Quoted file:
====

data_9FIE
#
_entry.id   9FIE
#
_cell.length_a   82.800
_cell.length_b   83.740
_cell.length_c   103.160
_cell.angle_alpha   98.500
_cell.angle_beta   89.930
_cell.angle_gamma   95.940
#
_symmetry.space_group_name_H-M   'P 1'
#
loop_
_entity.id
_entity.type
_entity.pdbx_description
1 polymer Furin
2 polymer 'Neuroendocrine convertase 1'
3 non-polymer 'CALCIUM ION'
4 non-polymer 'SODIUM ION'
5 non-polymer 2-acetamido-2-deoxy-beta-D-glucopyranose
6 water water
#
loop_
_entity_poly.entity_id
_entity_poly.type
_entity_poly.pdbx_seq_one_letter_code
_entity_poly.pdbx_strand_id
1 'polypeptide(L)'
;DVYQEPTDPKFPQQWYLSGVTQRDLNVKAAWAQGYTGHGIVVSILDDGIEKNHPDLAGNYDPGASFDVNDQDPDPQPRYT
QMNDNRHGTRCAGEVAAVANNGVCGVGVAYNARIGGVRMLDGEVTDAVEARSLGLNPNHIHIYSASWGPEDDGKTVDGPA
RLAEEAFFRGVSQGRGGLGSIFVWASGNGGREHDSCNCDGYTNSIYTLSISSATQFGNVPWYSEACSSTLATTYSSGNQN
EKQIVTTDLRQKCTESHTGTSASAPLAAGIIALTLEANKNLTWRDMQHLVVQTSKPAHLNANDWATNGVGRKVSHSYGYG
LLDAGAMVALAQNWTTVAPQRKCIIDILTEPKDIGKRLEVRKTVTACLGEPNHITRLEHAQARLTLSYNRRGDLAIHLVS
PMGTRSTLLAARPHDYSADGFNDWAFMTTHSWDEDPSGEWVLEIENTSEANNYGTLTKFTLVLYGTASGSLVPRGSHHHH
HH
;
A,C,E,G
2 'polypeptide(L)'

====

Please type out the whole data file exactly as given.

data_9FIE
#
_entry.id   9FIE
#
_cell.length_a   82.800
_cell.length_b   83.740
_cell.length_c   103.160
_cell.angle_alpha   98.500
_cell.angle_beta   89.930
_cell.angle_gamma   95.940
#
_symmetry.space_group_name_H-M   'P 1'
#
loop_
_entity.id
_entity.type
_entity.pdbx_description
1 polymer Furin
2 polymer 'Neuroendocrine convertase 1'
3 non-polymer 'CALCIUM ION'
4 non-polymer 'SODIUM ION'
5 non-polymer 2-acetamido-2-deoxy-beta-D-glucopyranose
6 water water
#
loop_
_entity_poly.entity_id
_entity_poly.type
_entity_poly.pdbx_seq_one_letter_code
_entity_poly.pdbx_strand_id
1 'polypeptide(L)'
;DVYQEPTDPKFPQQWYLSGVTQRDLNVKAAWAQGYTGHGIVVSILDDGIEKNHPDLAGNYDPGASFDVNDQDPDPQPRYT
QMNDNRHGTRCAGEVAAVANNGVCGVGVAYNARIGGVRMLDGEVTDAVEARSLGLNPNHIHIYSASWGPEDDGKTVDGPA
RLAEEAFFRGVSQGRGGLGSIFVWASGNGGREHDSCNCDGYTNSIYTLSISSATQFGNVPWYSEACSSTLATTYSSGNQN
EKQIVTTDLRQKCTESHTGTSASAPLAAGIIALTLEANKNLTWRDMQHLVVQTSKPAHLNANDWATNGVGRKVSHSYGYG
LLDAGAMVALAQNWTTVAPQRKCIIDILTEPKDIGKRLEVRKTVTACLGEPNHITRLEHAQARLTLSYNRRGDLAIHLVS
PMGTRSTLLAARPHDYSADGFNDWAFMTTHSWDEDPSGEWVLEIENTSEANNYGTLTKFTLVLYGTASGSLVPRGSHHHH
HH
;
A,C,E,G
2 'polypeptide(L)'